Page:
|Wikileaks:||View 04COLOMBO198 at Wikileaks.org|
|Tags:||PGOV PREL PINR CE Political Parties Elections|
|Redacted:||This cable was not redacted by Wikileaks.|
This record is a partial extract of the original cable. The full text of the original cable is not available.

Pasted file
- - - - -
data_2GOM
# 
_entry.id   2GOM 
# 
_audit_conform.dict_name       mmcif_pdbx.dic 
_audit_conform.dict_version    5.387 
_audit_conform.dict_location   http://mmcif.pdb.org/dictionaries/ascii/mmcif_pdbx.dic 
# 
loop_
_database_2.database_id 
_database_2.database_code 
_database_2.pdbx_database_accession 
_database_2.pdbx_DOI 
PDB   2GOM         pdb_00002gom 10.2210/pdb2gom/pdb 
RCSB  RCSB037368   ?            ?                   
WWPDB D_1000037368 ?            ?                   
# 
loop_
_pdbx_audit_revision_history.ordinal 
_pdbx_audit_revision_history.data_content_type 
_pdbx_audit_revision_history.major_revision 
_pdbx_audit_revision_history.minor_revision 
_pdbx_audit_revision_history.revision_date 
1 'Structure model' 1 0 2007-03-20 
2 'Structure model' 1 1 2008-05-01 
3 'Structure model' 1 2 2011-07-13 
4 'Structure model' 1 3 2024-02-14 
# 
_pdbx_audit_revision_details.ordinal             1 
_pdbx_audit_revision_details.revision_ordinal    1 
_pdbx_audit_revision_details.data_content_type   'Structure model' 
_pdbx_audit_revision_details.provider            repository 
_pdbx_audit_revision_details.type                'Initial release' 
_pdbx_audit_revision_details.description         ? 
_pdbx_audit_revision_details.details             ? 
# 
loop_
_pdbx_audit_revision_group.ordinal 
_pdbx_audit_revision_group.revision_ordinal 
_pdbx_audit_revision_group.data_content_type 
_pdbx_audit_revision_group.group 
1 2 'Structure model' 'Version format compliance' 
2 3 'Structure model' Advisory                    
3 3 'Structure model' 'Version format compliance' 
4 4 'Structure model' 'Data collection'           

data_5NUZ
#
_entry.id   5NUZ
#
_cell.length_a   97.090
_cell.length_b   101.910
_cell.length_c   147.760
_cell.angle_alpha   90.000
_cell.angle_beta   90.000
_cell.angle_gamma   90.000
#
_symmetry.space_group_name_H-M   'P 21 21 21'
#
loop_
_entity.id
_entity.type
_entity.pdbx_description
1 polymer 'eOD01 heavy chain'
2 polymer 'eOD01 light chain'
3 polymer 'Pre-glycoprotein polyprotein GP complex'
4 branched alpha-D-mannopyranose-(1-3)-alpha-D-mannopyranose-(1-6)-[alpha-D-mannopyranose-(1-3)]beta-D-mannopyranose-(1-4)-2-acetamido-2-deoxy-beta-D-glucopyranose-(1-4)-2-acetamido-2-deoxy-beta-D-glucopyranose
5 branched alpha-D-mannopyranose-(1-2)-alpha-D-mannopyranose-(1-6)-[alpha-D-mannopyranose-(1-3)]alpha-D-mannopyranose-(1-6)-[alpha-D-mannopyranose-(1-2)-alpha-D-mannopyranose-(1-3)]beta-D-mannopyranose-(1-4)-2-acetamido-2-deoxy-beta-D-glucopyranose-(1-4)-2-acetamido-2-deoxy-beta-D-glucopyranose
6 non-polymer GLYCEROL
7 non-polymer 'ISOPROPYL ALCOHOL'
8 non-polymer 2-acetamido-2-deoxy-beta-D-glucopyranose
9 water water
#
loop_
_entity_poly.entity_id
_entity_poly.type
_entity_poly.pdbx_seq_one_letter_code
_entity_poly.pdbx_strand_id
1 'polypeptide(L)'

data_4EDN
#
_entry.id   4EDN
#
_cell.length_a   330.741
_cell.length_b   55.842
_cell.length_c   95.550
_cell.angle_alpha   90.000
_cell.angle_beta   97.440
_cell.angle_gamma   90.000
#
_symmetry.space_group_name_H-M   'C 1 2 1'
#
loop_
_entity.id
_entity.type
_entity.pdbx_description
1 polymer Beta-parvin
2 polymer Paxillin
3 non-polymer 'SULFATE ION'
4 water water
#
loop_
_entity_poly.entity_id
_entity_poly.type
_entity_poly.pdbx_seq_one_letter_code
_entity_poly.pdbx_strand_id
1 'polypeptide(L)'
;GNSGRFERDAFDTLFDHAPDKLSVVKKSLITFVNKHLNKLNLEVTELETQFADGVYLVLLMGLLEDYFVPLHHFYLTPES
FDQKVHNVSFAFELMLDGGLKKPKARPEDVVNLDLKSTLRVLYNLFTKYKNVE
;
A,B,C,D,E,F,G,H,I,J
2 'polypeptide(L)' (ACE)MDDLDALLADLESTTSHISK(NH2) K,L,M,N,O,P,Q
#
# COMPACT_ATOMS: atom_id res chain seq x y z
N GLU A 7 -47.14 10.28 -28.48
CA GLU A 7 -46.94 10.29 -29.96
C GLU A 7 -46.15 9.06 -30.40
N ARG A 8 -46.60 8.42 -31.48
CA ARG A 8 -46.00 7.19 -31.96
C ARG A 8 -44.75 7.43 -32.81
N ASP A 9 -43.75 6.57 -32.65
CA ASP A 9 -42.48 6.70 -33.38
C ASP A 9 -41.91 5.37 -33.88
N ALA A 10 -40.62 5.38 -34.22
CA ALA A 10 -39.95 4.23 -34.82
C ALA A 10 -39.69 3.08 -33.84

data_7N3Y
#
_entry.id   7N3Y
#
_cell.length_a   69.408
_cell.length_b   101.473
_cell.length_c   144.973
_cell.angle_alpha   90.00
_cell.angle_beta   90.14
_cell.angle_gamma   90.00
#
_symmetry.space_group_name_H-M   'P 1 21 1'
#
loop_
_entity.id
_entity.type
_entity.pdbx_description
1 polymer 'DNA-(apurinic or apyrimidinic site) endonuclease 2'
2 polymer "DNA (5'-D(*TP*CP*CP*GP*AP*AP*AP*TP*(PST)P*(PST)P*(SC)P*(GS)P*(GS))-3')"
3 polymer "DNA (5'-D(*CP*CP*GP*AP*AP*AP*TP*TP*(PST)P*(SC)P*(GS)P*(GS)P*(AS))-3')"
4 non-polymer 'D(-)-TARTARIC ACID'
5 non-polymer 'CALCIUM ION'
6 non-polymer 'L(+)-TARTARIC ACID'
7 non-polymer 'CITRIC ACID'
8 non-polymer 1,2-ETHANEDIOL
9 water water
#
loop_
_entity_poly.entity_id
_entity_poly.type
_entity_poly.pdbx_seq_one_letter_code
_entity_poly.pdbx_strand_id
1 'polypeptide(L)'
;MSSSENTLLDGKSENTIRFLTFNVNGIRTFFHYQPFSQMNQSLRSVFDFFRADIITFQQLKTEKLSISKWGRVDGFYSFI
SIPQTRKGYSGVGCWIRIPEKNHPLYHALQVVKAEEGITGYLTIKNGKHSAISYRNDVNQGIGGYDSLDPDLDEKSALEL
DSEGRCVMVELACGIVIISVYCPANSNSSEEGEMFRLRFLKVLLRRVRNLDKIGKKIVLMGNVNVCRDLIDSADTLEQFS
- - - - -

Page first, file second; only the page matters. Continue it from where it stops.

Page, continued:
C O N F I D E N T I A L SECTION 01 OF 03 COLOMBO 000198 SIPDIS DEPARTMENT FOR D, SA, SA/INS, INR/NESA; NSC FOR E. MILLARD PLEASE ALSO PASS TOPEC E.O. 12958: DECL: 02/05/14 TAGS: PGOV, PREL, PINR, CE, Political Parties, Elections SUBJECT: Tentative indications that cohabitation deal is in the works, but no final agreement yet Refs: Colombo 185, and previous (U) Classified by Ambassador Jeffrey J. Lunstead. Reasons 1.5 (b,d). 1. (C) SUMMARY: Bradman Weerakoon, the PM's Secretary, told Ambassador Lunstead February 4 that a cohabitation deal was in the works. The deal, which would provide for sharing Defense Ministry powers, is under review by the President and the PM. In another potentially positive signal, the President's speech at Sri Lanka's National Day ceremony on February 4 stressed the need for cohabitation cooperation. On the flip side, members of her party continue to make a strong push for national elections. Overall, with no deal yet sealed, the cohabitation situation remains highly charged and volatile. END SUMMARY. ================== Deal in the Works? ================== 2. (C) In a conversation at President Kumaratunga's National Day reception on February 4, Bradman Weerakoon, PM Wickremesinghe's Secretary, told the Ambassador that a cohabitation deal was in the works. Weerakoon did not go into the details of the possible deal, but indicated that it provided for the sharing of Defense Ministry powers between the President and the Prime Minister. (Note: The President now controls the Defense Ministry, which she took over from the PM's government in November 2003. The PM has demanded Defense Ministry powers back, so he can move the peace track with the Tamil Tigers forward.) 3. (C) In a February 4 conversation with Pol FSN, Malik Samarawickrama, the chairman of the PM's United National Party (UNP), also said that a cohabitation deal may be at hand. Samarawickrama explained that the February 3 meeting of the President-PM joint committee formed to discuss cohabitation issues had gone well (Samarawickrama and Weerakoon represent the PM on the committee). The President and the PM were now examining the committee's proposals. It might take several days for their review to be completed, especially in light of the PM's February 9-11 visit to Thailand, so there may not be any imminent announcement of a breakthrough. If they are not/not on board with the committee's proposals, Samrawickrama allowed, it would be back to square one. The joint committee is scheduled to meet again early next week, he said. 4. (C) On the President's side, Mission has not been able to get in touch with her team of negotiators in the joint committee (Mano Tittawella and W.J.S. Karunanatne). The President's website did announce, however, that the joint committee's February 3 meeting had reviewed its "earlier work and formulated fresh proposals for consideration by the President and the Prime Minister." Janadasa Peiris, chief of the President's Media Unit, told Pol FSN on February 5 that "the UNP is now taking a different approach and is looking for possible ways to compromise" with the President. (Note: The positive tone of Peiris' comments were a far cry from a long, detailed statement issued by the President's Office on February 3 that accused the PM and the UNP of working to prevent a cohabitation agreement.) ======================================= President's Upbeat National Day Address ======================================= 5. (SBU) In other potentially positive signals, President Kumaratunga's speech at Sri Lanka's National Day ceremony on February 4 stressed the need for cohabitation cooperation and was less combative in tone than usual. The President stated, in part: "I wish to stress here that the responsibility for ensuring the end of negative political culture lies with the leadership of the two main political parties...I believe that all political forces should be united to find solutions to the serious problems our nation faces. Although the task of forming an alliance between the People's Alliance and the United National Front for this purpose has failed so far, it has been possible for the People's Alliance to rally around it several other political forces with this view. This is the first step we have been able to take towards forming a grander national alliance." 6. (C) The President went on to note that she had not yet been able "to secure the agreement of the government" to her proposal for political cooperation, but that she would keep trying. In her speech, Kumaratunga also underscored her support for the peace process. She stated: "The nation appreciates the ceasefire agreement that has continued for two years. Yet let us not forget that the absence of war is not peace...The process of dialogue must be inclusive and we must work toward a pluralist and democratic solution within a united Sri Lanka." (Note: The President made her address on a dais she shared with PM Wickremesinghe. The two appeared to get along amicably, which -- if that was the case -- is good news given their abysmal personal chemistry. The PM also attended the President's National Day reception late February 4 at her residence, which may perhaps be a sign of an easing of tensions.) ====================== Pressure for Elections ====================== 7. (C) Despite the relatively positive indicators, Sri Lanka is not out of the woods quite yet. Members of the President's Sri Lanka Freedom Party (SLFP) continue to make a strong push for parliamentary elections, for example. Contacts have confirmed press reports that the SLFP Executive Committee met late February 2 to discuss next steps. In that meeting, senior SLFP MPs reportedly pressed President Kumaratunga -- who chairs the regular meeting -- to dissolve Parliament right away and announce elections that would take place simultaneously with the Provincial Council elections slated for April 2004. Kumaratunga apparently listened carefully, but was noncommittal in her response. In the meantime, the SLFP's electoral ally, the radical Janatha Vimukthi Peramuna (JVP), is also pressing hard for elections. The National Unity Alliance (NUA), a small Muslim party which recently joined the SLFP/JVP alliance, has also called for early elections. There are unconfirmed reports that the President is reluctant to call elections because she feels that the SLFP has not yet collected enough funds for a campaign (Sri Lankan elections are very expensive). ======= COMMENT ======= 8. (C) Overall, since the cohabitation impasse began in November 2003, there have been hints of a deal on several occasions, but they have not panned out. Thus, the cohabitation situation, at this point, still remains highly charged and volatile (indeed, cohabitation will almost certainly remain stressful even if a deal is reached). There appears to be a reluctance on the part of the President to go for parliamentary elections. That is good news, as elections would probably not resolve much. That said, as noted above, she is under a lot of pressure to call elections. The situation could go either way, but it appears that the tea leaves are leaning toward accommodation between the parties for the moment. END COMMENT. 9. (U) Minimize considered. LUNSTEAD